The dependence on these untested, undisclosed compounds, and the secrecy surrounding it, has forced America’s remaining death penalty states to pursue one of two policy outcomes. Legislatures can adopt progressive measures that help dismantle death rows and restructure sentences for capital offenders—or they can keep the practice going by dusting off old statutes and bringing even older execution methods out of retirement.
In February, Washington Governor Jay Inslee imposed a moratorium on executions, citing concerns over unequal application and imperfect procedure. “There are too many flaws in the system,” he said in a statement. “And when the ultimate decision is death, there is too much at stake to accept an imperfect system.”
Governor John Hickenlooper of Colorado cited similar reasons in May 2013 when he issued an executive order granting reprieve for Nathan Dunlap, who was sentenced to death in 1996 after shooting four people to death at a Chuck E. Cheese. It is unclear how the decision may come to influence the state’s upcoming trial of the Aurora movie theater shooter, James Holmes, whose prosecution is expected to seek the death penalty in October.
Other states have been less inclined to yield to judicial review and increased pressure from activists. Missouri, rather than disclosing its drugs and suppliers, has taken up arms against defense lawyers by invoking state statutes limiting public access to correctional procedure. By considering their compounding pharmacies parts of the lethal injection team, prisons are able to give their drug suppliers the same privacy protection as executioners, deflecting judicial moves meant to reveal these sources.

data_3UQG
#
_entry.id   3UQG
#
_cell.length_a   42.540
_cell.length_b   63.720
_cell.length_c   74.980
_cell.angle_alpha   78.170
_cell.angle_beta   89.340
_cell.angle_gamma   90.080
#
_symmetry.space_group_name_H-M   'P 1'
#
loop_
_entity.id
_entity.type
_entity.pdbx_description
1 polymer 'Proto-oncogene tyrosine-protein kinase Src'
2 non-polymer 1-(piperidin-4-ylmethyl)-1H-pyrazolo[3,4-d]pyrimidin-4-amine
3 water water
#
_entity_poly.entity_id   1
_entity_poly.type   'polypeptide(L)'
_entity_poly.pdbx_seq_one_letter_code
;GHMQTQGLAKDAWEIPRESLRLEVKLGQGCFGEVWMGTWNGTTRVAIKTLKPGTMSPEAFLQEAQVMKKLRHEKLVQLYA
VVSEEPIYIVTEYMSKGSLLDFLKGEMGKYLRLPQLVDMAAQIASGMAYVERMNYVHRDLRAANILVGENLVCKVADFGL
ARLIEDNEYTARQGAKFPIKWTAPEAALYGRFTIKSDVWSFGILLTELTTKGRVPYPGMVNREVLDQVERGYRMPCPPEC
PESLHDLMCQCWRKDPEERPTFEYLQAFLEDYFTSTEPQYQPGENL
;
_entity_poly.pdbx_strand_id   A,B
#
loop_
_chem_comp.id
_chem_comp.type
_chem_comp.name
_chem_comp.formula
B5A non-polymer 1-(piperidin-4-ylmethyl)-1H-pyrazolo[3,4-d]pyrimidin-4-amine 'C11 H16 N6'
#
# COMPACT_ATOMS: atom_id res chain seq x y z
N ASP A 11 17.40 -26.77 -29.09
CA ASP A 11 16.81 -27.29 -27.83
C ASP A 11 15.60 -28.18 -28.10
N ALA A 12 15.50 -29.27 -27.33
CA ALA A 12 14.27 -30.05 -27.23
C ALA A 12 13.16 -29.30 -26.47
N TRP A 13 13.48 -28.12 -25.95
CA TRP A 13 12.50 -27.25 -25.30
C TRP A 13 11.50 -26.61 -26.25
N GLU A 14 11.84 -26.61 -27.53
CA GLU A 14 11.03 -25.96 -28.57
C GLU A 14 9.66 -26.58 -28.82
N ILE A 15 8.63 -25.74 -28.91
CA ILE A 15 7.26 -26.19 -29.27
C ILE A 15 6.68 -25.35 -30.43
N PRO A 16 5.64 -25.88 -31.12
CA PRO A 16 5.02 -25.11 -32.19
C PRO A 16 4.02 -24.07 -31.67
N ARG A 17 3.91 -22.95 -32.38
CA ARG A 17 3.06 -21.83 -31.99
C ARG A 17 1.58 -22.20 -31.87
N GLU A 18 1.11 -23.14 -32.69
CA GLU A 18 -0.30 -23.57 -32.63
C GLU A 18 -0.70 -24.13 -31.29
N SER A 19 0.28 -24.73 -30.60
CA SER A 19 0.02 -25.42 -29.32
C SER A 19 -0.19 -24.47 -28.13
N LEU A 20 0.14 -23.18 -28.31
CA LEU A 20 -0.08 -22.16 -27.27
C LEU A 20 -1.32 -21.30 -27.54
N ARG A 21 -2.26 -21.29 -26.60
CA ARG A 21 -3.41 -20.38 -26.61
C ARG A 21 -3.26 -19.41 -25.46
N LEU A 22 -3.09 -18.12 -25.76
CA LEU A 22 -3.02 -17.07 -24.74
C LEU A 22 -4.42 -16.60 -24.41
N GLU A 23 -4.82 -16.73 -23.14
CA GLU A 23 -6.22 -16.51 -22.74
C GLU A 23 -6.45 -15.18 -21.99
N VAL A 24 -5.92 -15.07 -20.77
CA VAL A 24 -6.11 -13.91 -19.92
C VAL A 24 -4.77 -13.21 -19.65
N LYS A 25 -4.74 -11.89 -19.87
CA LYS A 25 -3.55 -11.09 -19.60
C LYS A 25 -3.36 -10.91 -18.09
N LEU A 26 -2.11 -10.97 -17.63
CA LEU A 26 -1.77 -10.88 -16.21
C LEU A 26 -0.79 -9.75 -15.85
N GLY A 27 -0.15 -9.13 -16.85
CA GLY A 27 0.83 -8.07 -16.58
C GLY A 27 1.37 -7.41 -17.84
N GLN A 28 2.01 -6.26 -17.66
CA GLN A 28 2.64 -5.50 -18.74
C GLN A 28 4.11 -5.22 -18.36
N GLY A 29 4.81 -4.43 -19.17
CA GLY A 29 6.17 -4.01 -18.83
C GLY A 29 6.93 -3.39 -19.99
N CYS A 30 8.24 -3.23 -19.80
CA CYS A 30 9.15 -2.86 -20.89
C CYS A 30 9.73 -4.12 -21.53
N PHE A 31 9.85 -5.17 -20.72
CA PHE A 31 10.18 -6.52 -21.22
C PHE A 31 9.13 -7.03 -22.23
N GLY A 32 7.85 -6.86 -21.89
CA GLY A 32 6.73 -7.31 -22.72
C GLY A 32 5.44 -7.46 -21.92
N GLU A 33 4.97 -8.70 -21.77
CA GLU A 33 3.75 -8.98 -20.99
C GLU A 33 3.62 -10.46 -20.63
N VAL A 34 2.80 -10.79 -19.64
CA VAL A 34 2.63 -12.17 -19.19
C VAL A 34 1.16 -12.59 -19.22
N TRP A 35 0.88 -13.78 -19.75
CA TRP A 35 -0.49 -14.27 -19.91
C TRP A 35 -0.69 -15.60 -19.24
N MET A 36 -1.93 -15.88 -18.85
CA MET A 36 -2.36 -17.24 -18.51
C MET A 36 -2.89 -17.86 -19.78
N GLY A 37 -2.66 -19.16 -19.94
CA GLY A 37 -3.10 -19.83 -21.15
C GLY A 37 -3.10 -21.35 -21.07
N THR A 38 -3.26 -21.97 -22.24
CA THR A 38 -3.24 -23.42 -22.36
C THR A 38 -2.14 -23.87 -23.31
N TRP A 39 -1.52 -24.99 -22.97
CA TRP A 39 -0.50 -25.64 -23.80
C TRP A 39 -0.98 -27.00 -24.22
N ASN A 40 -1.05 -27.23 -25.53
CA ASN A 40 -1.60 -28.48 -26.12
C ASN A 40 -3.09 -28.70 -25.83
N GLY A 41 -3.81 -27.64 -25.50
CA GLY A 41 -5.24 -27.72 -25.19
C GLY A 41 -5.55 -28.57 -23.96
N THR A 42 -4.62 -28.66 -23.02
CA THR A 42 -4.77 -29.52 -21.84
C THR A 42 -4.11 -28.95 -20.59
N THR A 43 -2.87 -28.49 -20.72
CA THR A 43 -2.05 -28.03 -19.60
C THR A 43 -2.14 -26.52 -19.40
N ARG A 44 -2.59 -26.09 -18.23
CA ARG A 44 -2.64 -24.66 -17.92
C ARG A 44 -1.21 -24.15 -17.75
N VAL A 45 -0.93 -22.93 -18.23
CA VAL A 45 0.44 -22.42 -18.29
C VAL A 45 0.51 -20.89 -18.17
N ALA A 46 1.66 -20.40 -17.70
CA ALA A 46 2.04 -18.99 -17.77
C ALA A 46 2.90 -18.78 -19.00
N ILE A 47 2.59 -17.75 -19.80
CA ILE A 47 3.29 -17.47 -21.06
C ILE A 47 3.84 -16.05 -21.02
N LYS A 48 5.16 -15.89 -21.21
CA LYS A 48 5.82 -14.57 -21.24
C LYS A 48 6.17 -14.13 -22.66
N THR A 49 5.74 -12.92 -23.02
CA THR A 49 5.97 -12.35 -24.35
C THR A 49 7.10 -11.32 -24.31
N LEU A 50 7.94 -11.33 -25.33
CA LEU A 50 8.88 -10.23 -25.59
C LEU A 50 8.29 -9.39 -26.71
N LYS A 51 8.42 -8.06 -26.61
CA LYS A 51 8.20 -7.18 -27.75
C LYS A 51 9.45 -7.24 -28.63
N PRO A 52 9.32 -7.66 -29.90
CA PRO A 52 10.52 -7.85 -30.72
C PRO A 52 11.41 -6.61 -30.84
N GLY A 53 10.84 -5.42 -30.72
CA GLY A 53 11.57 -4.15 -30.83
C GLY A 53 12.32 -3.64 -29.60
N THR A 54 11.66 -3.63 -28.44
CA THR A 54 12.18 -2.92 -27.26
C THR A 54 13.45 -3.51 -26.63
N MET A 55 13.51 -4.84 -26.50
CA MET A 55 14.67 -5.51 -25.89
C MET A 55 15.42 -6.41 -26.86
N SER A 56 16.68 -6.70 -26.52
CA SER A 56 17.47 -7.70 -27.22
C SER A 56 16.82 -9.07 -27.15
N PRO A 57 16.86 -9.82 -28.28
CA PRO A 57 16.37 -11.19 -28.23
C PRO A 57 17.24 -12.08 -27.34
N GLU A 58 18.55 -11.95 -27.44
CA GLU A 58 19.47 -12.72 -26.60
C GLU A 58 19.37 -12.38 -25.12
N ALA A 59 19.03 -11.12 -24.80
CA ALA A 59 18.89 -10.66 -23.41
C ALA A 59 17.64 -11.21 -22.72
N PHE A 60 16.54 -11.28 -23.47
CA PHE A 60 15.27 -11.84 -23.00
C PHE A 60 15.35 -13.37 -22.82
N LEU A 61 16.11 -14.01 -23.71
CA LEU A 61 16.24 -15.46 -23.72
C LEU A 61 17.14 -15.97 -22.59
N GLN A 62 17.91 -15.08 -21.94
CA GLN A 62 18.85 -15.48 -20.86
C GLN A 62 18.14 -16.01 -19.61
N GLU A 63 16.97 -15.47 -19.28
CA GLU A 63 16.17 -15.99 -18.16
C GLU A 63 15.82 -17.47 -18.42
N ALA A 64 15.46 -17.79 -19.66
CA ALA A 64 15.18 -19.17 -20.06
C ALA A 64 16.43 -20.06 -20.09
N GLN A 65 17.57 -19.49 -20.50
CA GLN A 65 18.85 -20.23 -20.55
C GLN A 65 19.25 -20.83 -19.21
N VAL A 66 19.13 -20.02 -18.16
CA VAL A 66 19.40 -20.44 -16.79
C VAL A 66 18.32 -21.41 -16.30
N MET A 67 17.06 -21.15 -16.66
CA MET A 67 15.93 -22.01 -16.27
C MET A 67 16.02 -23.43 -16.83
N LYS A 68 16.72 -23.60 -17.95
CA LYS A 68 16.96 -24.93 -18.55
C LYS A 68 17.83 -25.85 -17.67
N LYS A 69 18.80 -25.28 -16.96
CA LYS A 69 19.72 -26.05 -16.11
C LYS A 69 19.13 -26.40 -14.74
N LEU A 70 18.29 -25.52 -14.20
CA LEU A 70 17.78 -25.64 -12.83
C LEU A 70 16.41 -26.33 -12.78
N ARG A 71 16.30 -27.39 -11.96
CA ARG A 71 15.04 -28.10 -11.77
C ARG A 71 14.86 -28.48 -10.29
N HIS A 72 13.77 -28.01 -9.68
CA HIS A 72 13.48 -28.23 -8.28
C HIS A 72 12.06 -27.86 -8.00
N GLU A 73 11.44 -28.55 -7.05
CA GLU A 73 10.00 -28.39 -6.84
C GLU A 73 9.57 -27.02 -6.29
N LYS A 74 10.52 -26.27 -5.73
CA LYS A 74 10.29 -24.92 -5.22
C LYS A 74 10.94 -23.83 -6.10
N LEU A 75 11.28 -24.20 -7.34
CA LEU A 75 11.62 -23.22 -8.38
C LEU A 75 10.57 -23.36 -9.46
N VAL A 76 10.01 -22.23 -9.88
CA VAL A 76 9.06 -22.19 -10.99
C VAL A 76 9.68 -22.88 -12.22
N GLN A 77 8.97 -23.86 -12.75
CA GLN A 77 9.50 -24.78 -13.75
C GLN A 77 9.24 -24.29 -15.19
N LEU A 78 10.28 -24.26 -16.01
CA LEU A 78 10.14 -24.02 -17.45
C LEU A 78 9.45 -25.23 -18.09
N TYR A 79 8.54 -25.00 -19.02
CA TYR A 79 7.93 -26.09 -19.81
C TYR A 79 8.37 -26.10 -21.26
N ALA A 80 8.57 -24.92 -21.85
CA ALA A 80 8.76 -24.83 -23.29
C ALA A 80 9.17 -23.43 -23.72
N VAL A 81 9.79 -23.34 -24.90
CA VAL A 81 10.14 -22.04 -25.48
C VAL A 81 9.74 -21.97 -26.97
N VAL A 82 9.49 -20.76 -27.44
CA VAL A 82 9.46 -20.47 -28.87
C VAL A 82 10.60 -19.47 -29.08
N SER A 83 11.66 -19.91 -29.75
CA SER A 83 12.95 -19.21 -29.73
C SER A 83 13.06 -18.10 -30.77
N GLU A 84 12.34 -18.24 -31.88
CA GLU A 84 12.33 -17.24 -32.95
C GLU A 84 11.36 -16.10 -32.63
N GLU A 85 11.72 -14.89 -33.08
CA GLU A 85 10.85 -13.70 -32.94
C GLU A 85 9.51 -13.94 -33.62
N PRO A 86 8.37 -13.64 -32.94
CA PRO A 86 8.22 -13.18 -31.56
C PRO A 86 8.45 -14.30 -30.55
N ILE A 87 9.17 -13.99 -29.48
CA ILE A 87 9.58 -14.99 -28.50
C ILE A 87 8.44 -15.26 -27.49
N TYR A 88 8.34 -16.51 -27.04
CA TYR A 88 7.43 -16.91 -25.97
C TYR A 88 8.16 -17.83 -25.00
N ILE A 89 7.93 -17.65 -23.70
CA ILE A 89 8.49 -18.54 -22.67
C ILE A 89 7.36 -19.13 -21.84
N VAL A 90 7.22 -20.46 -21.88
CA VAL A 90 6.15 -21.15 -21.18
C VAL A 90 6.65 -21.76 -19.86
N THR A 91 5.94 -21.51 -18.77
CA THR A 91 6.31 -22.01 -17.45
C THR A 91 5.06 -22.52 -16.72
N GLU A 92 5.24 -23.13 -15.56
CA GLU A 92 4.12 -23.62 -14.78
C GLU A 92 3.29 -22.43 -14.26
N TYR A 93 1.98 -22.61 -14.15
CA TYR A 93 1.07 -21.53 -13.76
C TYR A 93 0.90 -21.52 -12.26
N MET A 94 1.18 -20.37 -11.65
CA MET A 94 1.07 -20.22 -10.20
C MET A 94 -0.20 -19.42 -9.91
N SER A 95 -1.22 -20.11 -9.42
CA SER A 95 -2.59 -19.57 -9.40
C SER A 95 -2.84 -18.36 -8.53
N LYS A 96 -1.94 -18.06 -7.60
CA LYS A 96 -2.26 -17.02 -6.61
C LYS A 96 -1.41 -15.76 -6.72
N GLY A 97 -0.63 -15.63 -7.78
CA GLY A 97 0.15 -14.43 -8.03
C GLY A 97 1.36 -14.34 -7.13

In Tennessee, the General Assembly recently passed a bill that would add the electric chair as an alternative for correctional facilities running low on lethal injection drugs. The measure is now headed for approval from Governor Bill Haslam. The last person to die by electrocution in that state was Daryl Holton, who was executed in 2007 for the murder of his three young sons and their half-sister. Holton requested the method; though Tennessee death rows have not been allowed to enforce death by electrocution in more than half a century, inmates are given their choice.
While public approval of capital punishment has hit an all-time low, 55 percent of Americans remain in favor of the practice. However, more and more regulatory entities and professional groups are reaching out to educate the public on an issue they say has been shrouded in bureaucratic secrecy for a long time. “What appears as humane is theater alone,” Dr. Joel Zivot, a professor of anesthesiology at the Emory University School of Medicine, wrote in a recent op-ed criticizing the current perception of lethal injection.
The only entity capable of imposing some type of unifying policy regarding drug acquisition, disclosure and capital punishment in general may be the Supreme Court, which has so far opted to leave the matter with lower courts. Until the justices agree to step in, the standoff between death penalty states, the judiciary and overseas regulators is likely to drag on. “Correctional systems forget that they’re a public agency, and that there needs to be transparency,” Moreno tells Newsweek. “But the states aren’t going to become transparent on their own.”